Photo Credit: Joshua L. Jones
Democratic U.S. Senatorial candidate Michelle Nunn stopped by Little Kings on Wednesday, causing 10th District Democratic congressional candidate Ken Dious to wonder just how long her coattails might be.
The primary runoff Tuesday, July 22 confirmed that Republican businessman David Perdue is Democrat Michelle Nunn’s opponent for the U.S. Senate seat when Perdue narrowly defeated 11-term U.S. Representative Jack Kingston. Knowing who she will now face, Nunn stopped by a fairly crowded Little Kings Shuffle Club in downtown Athens Wednesday, July 23 to talk more about the election.
Like Perdue, Nunn hails from a career outside the political realm. (Not too far, actually, as she is the daughter of former U.S. Sen. Sam Nunn, and Perdue is the cousin of former Republican governor, Sonny Perdue). Nunn was previously the CEO of Points of Light, a nonprofit company, and on Wednesday she certainly embodied the civil service, grassroots attitude one might expect from a lady of her position.
“I’ve seen what happens when people really do bring their best selves, and entrepreneurial spirit to what can seem like intractable problems. And we know that is literally not happening in Washington,” said Nunn. “That’s what this campaign is going to be about.”
Nunn went on to list several issues her campaign (and possible tenure in Washington) will focus on, like supporting economic conditions for job and private-sector growth, simplifying and reforming the tax code, comprehensively and bipartisanly reforming immigration policy and investing in education, specifically early childhood education.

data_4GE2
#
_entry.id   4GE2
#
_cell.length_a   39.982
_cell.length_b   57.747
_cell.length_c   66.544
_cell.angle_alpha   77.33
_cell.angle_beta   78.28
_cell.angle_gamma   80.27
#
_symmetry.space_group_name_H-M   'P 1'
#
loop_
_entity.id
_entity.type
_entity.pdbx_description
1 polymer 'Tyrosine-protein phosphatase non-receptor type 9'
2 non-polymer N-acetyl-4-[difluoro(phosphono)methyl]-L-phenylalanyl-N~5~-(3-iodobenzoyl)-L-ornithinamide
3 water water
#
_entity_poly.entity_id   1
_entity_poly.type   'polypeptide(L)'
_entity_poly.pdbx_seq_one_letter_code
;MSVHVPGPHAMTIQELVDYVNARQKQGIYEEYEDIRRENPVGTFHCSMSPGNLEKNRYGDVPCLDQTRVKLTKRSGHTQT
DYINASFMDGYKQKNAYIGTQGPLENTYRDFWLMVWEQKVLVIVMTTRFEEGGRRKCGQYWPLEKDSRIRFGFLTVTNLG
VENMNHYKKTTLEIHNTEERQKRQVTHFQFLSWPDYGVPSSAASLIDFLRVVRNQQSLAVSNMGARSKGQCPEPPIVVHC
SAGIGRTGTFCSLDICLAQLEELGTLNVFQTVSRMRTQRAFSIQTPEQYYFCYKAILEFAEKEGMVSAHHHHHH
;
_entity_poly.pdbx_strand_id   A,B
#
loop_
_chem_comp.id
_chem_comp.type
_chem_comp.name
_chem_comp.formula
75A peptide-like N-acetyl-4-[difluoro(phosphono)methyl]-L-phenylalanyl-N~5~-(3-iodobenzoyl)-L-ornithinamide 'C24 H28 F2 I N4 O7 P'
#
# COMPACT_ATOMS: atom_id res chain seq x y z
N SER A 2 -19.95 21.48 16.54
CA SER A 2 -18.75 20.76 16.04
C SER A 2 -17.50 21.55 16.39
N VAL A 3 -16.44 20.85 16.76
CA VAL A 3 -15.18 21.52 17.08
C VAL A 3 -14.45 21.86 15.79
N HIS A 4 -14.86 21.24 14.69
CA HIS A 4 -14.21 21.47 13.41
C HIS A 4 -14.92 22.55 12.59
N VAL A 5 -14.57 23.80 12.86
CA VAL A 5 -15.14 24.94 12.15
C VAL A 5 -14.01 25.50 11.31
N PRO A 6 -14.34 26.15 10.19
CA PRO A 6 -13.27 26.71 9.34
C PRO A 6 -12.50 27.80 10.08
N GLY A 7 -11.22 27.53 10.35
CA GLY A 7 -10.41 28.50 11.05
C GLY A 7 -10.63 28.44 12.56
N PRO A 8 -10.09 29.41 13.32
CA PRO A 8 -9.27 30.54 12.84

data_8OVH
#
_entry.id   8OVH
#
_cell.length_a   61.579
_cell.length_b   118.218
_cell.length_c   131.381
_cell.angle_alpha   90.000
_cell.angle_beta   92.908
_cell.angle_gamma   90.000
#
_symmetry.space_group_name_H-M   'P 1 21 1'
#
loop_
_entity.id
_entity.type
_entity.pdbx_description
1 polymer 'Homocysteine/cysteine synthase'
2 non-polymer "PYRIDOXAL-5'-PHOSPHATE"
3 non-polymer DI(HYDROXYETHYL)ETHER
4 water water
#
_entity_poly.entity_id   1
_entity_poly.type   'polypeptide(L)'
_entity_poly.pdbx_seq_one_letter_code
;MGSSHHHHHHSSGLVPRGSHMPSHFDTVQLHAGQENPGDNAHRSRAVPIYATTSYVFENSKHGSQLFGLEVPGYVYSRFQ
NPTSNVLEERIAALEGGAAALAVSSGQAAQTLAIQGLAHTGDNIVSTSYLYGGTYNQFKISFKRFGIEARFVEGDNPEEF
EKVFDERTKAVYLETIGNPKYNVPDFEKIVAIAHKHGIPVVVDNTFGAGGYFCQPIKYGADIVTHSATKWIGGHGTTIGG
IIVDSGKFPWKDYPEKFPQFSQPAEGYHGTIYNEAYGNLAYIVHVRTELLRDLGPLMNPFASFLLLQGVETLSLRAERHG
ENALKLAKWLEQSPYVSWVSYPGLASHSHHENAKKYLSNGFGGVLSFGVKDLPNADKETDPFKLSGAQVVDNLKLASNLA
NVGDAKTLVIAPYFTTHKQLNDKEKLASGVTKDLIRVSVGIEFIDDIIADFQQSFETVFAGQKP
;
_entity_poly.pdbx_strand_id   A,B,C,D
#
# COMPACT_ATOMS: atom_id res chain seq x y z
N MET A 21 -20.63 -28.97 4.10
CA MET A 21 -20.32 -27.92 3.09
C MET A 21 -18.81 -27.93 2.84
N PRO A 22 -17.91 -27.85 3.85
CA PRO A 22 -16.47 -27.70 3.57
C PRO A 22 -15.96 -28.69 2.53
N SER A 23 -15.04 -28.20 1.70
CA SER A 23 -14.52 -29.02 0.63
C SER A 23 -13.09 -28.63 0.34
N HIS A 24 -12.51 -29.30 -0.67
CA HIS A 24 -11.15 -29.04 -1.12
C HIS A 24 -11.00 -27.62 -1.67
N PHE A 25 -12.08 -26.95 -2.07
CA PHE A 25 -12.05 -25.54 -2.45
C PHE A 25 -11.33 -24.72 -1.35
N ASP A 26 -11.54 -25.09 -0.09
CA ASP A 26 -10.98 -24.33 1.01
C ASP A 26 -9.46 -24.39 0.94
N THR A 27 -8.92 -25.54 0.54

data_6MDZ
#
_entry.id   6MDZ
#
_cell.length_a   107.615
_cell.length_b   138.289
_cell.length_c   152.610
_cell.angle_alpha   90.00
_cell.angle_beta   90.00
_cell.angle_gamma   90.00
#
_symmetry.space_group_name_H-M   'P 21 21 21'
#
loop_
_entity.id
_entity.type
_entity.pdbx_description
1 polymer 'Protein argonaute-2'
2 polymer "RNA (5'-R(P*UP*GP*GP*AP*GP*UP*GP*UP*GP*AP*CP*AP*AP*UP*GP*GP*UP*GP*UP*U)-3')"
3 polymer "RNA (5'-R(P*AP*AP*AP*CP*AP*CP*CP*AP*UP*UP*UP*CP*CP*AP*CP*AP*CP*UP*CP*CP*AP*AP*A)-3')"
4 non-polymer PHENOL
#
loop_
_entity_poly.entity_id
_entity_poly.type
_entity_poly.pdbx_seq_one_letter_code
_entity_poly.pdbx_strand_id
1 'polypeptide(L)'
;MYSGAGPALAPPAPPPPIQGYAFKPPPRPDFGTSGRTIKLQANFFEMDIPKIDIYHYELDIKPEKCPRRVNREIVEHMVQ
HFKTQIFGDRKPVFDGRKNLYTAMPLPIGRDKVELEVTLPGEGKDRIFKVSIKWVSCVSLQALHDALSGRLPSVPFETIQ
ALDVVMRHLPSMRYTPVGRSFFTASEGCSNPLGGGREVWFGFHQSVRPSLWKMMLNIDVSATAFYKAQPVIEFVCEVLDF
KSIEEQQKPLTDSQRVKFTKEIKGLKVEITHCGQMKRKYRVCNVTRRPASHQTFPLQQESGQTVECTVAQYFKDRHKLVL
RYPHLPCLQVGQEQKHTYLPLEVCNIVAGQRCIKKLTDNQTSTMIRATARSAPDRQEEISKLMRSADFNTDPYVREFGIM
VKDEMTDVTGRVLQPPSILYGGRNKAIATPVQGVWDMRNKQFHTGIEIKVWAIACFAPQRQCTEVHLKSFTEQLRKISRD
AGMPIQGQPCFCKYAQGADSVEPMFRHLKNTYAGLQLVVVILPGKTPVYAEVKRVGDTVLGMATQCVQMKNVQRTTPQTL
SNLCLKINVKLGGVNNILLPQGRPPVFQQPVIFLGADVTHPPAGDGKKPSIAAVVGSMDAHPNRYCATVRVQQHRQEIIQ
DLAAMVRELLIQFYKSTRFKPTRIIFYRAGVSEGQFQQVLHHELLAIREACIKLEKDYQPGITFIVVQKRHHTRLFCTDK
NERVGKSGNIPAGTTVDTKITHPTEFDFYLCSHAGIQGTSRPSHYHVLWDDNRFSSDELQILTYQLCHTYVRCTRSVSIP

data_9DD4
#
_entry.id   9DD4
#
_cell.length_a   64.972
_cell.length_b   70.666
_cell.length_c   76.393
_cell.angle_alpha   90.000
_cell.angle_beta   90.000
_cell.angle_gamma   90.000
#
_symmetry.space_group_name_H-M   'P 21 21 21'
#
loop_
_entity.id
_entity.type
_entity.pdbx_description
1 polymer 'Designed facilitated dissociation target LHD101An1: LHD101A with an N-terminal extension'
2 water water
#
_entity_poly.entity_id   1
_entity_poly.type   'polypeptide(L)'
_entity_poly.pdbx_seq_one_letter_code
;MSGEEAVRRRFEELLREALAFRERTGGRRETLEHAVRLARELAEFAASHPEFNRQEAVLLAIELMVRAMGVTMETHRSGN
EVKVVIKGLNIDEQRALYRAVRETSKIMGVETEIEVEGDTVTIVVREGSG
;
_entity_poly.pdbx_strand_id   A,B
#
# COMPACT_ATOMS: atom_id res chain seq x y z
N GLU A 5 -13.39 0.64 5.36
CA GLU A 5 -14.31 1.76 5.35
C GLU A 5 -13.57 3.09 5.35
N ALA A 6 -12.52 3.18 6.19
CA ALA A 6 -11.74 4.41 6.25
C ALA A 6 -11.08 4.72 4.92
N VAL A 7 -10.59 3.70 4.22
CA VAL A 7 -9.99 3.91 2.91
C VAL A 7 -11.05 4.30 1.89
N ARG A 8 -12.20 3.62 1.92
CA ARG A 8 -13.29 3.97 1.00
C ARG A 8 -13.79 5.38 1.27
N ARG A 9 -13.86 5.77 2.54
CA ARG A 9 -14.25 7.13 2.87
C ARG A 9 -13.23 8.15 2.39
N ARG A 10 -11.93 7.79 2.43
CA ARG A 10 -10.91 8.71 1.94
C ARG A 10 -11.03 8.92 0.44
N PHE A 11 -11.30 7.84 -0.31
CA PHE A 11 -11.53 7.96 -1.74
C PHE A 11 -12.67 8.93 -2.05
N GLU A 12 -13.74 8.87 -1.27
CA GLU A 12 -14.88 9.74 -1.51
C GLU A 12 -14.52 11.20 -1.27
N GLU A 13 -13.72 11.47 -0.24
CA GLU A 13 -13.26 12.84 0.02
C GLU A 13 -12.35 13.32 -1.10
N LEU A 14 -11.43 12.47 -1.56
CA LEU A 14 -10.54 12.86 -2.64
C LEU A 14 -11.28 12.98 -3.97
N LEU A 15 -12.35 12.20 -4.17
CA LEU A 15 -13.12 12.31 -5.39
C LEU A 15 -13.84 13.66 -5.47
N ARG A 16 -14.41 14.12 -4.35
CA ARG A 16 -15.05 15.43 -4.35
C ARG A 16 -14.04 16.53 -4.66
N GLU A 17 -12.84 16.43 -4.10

“Ultimately, this election is going to be won based upon the passion and enthusiasm and inspiration of people like you that really believe it’s time for Georgia to create a change. Y’all think it’s time for Georgia to create change?” she asked the crowd, who responded with hearty applause and whoops.
Since the runoff decided that her opponent for the Senate seat would be Perdue rather than Kingston, Nunn offered a few words on how she would be adjusting her campaign accordingly. Though they both are sort-of outsiders from Washington, Nunn believes their records are very different.
“My record is around building communities, lifting people up, trying to make a difference, a demonstrated track record of working with folks from the other side,” said Nunn, noting that she ran former President George H. W. Bush’s organization for seven years. “We’re going to continue to talk about how we need to change the dysfunction in Washington through civility and collaboration and trying to work together. And I think that’s going to be a real point of contrast.”
“The only way of creating change in Washington is to send different kinds of leaders to Washington,” Nunn also said.
Wednesday the campaign sent out an email at 7:55 a.m., asking supporters to give $7.55, in an effort to raise money, obviously, but also to mobilize a communal, grassroots movement behind Nunn. According to the candidate herself, she issued a challenge to Perdue to keep the nondisclosed campaign donations out of Georgia, but she says he declined. About 40,000 people have contributed to her campaign, whereas Perdue has about 2,000.
At the close of her speech, Nunn cited Georgia’s state motto: “Wisdom, Justice, Moderation,” as values her campaign hopes to amplify and carry forward to November.